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Products > Carpenteria californica 'Elizabeth'
Carpenteria californica 'Elizabeth' - Elizabeth Bush Anemone
Image of Carpenteria californica 'Elizabeth'
[2nd Image]
Habit and Cultural Information
Category: Shrub
Family: Hydrangeaceae (Mock-oranges)
Origin: California (U.S.A.)
Evergreen: Yes
Flower Color: White
Bloomtime: Spring/Summer
Height: 4-6 feet
Width: 3-5 feet
Exposure: Sun or Shade
Summer Dry: Yes
Irrigation (H2O Info): Low Water Needs
Winter Hardiness: 15-20 F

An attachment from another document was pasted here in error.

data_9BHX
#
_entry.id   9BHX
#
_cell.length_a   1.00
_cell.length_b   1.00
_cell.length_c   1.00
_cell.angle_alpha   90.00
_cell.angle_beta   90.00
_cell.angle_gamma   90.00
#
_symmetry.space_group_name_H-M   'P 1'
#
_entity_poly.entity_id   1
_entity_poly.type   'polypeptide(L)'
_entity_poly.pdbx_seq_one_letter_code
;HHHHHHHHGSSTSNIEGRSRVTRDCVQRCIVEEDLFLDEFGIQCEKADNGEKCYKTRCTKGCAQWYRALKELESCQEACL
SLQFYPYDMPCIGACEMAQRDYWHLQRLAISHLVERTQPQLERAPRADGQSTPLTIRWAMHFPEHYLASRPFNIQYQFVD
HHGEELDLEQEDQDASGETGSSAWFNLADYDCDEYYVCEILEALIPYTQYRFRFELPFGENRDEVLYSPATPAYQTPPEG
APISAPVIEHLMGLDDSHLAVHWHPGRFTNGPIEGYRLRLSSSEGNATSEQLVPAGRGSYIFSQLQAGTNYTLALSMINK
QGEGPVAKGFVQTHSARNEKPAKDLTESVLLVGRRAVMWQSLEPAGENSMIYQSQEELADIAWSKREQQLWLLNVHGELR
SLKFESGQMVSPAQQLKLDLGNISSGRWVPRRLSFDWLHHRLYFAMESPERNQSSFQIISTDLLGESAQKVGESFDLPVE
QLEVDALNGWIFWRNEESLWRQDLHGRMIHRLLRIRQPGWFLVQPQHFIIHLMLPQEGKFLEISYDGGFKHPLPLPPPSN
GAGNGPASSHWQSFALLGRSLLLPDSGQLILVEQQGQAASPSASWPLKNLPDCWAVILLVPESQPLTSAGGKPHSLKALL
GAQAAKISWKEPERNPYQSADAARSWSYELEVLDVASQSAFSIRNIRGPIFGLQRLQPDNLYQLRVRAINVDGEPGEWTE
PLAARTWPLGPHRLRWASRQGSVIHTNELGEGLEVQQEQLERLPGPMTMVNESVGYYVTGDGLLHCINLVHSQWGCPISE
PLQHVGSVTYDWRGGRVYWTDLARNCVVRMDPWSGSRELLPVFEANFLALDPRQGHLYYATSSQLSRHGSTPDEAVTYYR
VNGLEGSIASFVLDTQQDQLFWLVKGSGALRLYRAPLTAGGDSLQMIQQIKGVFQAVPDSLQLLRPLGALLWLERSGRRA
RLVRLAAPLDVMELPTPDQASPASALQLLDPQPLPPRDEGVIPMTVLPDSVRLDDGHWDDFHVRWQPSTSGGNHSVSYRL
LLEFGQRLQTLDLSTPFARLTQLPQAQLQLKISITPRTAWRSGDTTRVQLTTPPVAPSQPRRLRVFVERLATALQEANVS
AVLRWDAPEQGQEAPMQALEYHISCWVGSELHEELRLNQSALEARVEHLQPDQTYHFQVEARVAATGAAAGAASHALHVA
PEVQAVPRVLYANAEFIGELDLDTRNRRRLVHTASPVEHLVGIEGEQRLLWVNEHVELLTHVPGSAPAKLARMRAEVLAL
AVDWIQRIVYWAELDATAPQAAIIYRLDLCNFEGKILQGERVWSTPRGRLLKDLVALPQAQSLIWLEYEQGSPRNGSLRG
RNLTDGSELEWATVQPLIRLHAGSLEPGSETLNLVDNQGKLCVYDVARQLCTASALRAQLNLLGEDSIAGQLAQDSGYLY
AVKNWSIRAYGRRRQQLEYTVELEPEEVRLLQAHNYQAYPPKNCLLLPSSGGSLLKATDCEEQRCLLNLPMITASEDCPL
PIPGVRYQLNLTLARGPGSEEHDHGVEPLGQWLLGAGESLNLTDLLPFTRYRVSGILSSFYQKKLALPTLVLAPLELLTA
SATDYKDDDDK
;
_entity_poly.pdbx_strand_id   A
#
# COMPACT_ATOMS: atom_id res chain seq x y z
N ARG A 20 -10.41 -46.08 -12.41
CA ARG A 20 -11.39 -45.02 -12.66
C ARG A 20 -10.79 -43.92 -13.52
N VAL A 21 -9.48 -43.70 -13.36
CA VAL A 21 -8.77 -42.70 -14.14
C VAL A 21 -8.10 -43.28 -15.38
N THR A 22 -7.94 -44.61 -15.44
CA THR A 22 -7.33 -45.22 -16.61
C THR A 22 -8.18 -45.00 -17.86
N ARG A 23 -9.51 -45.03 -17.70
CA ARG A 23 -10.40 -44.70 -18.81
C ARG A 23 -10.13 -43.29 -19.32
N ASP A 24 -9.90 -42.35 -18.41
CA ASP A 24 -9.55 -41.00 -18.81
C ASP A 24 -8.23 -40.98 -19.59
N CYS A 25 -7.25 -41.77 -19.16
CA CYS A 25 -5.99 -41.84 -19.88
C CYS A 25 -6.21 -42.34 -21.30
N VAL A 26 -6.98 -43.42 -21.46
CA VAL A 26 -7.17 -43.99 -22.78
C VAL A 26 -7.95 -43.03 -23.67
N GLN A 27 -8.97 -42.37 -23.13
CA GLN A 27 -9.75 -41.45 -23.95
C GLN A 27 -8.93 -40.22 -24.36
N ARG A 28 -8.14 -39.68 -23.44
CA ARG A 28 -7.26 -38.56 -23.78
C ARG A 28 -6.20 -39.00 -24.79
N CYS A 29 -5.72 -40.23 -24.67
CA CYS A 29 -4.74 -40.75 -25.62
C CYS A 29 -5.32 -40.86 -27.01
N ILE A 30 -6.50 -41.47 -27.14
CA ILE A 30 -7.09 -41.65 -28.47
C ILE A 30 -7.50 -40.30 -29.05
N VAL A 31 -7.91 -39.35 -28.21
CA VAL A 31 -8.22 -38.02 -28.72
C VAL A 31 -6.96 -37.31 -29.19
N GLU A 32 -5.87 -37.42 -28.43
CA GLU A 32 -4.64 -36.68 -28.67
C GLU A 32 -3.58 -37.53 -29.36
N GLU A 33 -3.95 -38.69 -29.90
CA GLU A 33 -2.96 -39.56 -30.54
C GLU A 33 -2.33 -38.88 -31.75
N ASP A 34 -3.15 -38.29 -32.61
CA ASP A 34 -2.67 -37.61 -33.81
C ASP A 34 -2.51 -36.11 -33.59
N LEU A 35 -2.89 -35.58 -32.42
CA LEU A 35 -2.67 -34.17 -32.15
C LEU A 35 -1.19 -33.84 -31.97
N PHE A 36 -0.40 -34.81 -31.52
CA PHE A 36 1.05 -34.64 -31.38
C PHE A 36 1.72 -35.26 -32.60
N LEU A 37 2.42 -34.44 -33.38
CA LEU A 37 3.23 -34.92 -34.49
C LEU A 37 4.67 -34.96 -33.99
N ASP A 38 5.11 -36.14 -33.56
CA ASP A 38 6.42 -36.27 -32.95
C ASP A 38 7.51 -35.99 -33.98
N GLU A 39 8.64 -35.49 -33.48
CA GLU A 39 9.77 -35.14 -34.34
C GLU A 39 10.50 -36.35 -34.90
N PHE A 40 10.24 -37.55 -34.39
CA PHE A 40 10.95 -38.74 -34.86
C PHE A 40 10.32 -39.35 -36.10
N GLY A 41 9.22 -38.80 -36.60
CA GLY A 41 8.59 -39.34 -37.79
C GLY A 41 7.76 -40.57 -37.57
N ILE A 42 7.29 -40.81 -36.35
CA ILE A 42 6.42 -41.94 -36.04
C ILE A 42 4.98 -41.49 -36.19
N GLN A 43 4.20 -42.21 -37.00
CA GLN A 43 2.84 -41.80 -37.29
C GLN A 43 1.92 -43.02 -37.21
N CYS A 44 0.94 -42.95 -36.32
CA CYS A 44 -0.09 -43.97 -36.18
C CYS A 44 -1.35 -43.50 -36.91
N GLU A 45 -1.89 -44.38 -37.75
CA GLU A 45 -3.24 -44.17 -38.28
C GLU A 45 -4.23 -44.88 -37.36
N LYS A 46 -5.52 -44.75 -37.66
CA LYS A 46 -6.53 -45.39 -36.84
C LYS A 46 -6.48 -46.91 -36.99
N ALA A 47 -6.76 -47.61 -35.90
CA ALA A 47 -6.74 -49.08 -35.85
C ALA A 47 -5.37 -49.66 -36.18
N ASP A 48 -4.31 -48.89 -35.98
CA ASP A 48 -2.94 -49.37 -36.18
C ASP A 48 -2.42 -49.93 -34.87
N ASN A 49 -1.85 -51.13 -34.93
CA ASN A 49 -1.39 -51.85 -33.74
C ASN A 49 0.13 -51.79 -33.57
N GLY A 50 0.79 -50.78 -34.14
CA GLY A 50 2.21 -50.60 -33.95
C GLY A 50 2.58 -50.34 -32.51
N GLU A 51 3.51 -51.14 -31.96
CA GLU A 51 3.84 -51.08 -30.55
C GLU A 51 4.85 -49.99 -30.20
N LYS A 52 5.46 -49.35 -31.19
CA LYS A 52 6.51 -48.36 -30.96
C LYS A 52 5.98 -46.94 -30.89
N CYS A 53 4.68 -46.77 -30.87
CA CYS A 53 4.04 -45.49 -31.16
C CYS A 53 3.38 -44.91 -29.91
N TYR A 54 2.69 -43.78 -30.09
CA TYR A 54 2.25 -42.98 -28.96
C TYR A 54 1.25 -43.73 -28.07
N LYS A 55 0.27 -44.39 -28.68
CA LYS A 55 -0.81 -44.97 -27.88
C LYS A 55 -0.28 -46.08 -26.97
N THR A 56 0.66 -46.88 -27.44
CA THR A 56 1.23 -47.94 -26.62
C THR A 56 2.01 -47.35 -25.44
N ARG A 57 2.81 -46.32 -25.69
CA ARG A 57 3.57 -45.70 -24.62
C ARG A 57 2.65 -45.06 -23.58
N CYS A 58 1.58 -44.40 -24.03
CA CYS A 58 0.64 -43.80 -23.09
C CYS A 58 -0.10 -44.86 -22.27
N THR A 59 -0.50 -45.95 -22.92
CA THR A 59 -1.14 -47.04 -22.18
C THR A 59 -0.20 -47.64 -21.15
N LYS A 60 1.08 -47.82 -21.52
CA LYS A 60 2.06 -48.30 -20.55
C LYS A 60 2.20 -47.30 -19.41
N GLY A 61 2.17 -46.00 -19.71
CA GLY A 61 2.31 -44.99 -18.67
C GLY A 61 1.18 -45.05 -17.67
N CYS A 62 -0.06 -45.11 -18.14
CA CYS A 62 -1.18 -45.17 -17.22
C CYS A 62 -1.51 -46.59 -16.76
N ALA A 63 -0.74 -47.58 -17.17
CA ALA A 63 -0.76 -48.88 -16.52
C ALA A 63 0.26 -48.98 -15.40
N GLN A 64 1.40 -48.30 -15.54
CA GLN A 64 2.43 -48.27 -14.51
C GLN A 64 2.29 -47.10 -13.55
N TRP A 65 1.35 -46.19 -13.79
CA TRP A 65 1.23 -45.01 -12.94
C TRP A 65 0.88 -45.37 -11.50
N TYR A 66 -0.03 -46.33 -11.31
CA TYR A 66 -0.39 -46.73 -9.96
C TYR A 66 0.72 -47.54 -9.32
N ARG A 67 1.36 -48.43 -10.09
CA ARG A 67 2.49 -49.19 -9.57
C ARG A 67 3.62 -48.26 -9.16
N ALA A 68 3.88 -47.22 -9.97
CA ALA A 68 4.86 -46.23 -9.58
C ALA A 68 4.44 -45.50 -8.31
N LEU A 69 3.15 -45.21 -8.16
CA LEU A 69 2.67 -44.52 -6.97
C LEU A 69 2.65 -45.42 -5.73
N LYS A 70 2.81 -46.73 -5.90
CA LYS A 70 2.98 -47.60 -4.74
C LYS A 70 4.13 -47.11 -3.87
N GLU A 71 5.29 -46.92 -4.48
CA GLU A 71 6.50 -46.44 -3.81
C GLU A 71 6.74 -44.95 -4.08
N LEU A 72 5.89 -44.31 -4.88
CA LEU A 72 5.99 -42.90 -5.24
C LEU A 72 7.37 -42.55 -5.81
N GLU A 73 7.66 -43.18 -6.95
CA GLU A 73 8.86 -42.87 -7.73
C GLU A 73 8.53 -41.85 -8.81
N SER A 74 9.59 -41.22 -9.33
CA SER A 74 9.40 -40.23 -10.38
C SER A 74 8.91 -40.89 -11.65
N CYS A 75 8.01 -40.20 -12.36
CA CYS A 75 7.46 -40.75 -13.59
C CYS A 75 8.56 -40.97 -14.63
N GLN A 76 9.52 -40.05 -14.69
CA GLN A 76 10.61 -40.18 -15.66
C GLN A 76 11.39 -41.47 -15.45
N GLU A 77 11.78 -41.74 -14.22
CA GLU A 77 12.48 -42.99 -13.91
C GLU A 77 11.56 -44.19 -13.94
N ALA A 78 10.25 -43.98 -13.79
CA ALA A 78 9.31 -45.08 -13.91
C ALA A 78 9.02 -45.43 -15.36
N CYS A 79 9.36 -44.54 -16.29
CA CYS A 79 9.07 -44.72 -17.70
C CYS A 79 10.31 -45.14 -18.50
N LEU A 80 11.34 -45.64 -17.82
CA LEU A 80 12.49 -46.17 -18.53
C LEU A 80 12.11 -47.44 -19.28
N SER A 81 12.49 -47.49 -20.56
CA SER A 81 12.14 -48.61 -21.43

Carpenteria californica 'Elizabeth' (Elizabeth Bush Anemone) - An attractive much branched evergreen shrub that grows to 4 to 6 feet tall by 3 to 4 feet wide with vertically inclined gray stems that peal back annually to reveal new yellowish-tan bark. The 4 to 5 inch long narrow lanceolate leaves are dark glossy green above with dense white hairs on the surface below and have slightly revolute leaf margins. In late spring to early summer at the branch tips appear the many flowered clusters of fragrant 2 inch wide white flowers with bright yellow stamens; occasionally some flowers might be seen extending nearly into fall. Plant in sun or light shade (requires shade in inland gardens) in a well-drained soil. It is drought tolerant once established but looks its best in an acidic organic amended soil with occasional to regular irrigation. Hardy to about 20 degrees F. Bush Anemone is reported to be oak root fungus resistant, but susceptible to aphids, particularly if plants are drought stressed, and this can disfigure the new growth of the plant. The bitter foliage is not attractive to deer so only gets browsed when they are desperate. The selection 'Elizabeth' is a cultivar that was selected because of its masses of smaller white flowers and more compact growth habit. It was discovered by legendary bay area plantsman Wayne Roderick in 1971, who noted that he and a group of friends spent several days surveying all Carpenteria plants that they could get to and selected this one because it was "so different that it stood out far beyond the rest". He noted that the flowers were smaller than typical but that it had erect compact clusters holding over 20 flowers at the tips of each stem. Once brought into cultivation he further noted that the plant was more compact than the species and adapted itself well into cultivation. It was named for botanist Elizabeth McClintock (19122004), longtime curator in the Department of Botany at the California Academy of Sciences. For more information about the species, please see our listing for Carpenteria californica. Carpenteria was long placed in the family Saxifragaceae but the current treatment is to include it with the mock oranges in the Philadelpheae tribe of the Hydrangeaceae.  This information is based on research conducted about this plant in our nursery library and from reliable online sources. We also take into consideration observations of it in our nursery of crops, as well as of plants growing in the nursery's garden and those in other gardens we have visited. We will incorporate comments received from others and welcome getting feedback from anyone who may have additional information, particularly if it includes cultural information that would aid others in growing Carpenteria californica 'Elizabeth'.